NBA, Rockets show its profits over human rights after Morey tweet

Houston Rockets general manager Daryl Morey discusses the direction of the team with the media during a basketball news conference, Tuesday, April 19, 2011, in Houston, after the decision to part ways with NBA basketball head coach Rick Adelman. (AP Photo/Pat Sullivan)

It’s easy to see that Rockets general manager Daryl Morey started a firestorm with his tweet last Friday in support of Hong Kong’s anti-government protestors. 

Who knew a simple tweet that that stated, “Fight for Freedom. Stand with Hong Kong” could be the beginning of a cold war between China and the NBA?  But it has.

And what we have seen and heard from the NBA – the supposed most woke professional league in the United States – has been disappointing to say the least. Initially the NBA deemed Morey’s comments as “regrettable” and “offensive.” 

Then as the Rockets were getting set to play a preseason game in Japan, Rockets owner Tilman Fertitta tossed his general manager under the bus with this gem of a tweet, “Listen … @dmorey does notspeak for the @HoustonRockets. Our presence in Tokyo is all about the promotion of the @NBA internationally and we are nota political organization.”

Even Rockets star James Harden chimed in with maybe the most non-sensible condemnation of Morey of them all. “We apologize. We love China. We love playing there…We appreciate them as a fanbase. We love everything there about them and we appreciate the support that they give us individually and as an organization. We love you.”

This was in done in response to swift movement by the Chinese government and Chinese Basketball Association to disassociate from the NBA as punishment for Morey stepping out of line. China said it was cutting ties with the league it fawns over and the NBA caved.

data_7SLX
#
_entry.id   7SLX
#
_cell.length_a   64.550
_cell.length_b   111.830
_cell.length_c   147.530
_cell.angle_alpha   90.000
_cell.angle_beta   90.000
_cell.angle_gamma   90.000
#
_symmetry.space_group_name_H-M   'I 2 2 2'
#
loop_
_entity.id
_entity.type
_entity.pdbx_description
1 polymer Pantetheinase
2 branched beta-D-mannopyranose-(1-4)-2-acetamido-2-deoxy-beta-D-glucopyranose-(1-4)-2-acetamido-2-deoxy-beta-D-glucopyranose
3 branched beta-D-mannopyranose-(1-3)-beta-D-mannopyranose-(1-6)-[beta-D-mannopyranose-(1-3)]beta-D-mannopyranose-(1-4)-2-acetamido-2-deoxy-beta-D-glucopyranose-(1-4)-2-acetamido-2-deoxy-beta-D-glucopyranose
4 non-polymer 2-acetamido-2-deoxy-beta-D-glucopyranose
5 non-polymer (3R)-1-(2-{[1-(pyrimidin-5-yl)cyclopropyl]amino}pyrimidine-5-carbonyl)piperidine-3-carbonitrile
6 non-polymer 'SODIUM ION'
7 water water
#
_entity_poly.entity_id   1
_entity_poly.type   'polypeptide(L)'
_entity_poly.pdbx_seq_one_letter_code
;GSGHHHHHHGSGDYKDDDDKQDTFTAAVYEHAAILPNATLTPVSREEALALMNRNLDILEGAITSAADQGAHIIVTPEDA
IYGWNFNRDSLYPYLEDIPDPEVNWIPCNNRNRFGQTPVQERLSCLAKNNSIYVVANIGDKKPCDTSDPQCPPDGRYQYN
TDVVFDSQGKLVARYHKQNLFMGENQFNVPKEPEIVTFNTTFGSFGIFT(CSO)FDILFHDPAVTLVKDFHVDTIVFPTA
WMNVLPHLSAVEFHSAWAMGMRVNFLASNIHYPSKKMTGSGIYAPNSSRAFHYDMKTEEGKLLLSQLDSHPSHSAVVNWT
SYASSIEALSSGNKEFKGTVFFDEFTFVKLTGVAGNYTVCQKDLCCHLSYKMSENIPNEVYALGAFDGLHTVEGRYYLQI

The clear message the NBA sent in trying to smooth over Morey’s tweet, which had since been deleted, was that business and tapping into the riches China has to offer the league surpassed human rights.

Of course, feeling the backlash from U.S. politicians and the fans in this country, the NBA realized it was even worse for back home to seem like it turns a blind eye to clear human rights violations and the idea of Freedom of Speech – something Americans cling to. NBA players, more so than any other professional league, freely speaking out on social issues.

NBA commissioner Adam Silver attempted to clean up the distancing from Morey with a statement released early Tuesday morning.

While the damage had already been done, Silver saved the NBA from looking like the hypocritical league with his words. The NBA, after all, seemed like the most progressive league on social issues based on its ripping a franchise from the former owner of the Los Angeles Clippers after his racist comments came to light and it removed it removed its All-Star game from Charlotte a few years back due to the state’s anti-transgender bathroom bill.

“Values of equality, respect and freedom of expression have long defined the NBA – and will continue to do so,” Silver wrote.  “As an American-based basketball league operating globally, among our greatest contributions are these values of the game.”

Perhaps going forward the NBA may want to make sure before aligning with countries for profit that that nation’s values and views on human rights aligns with the country it represents.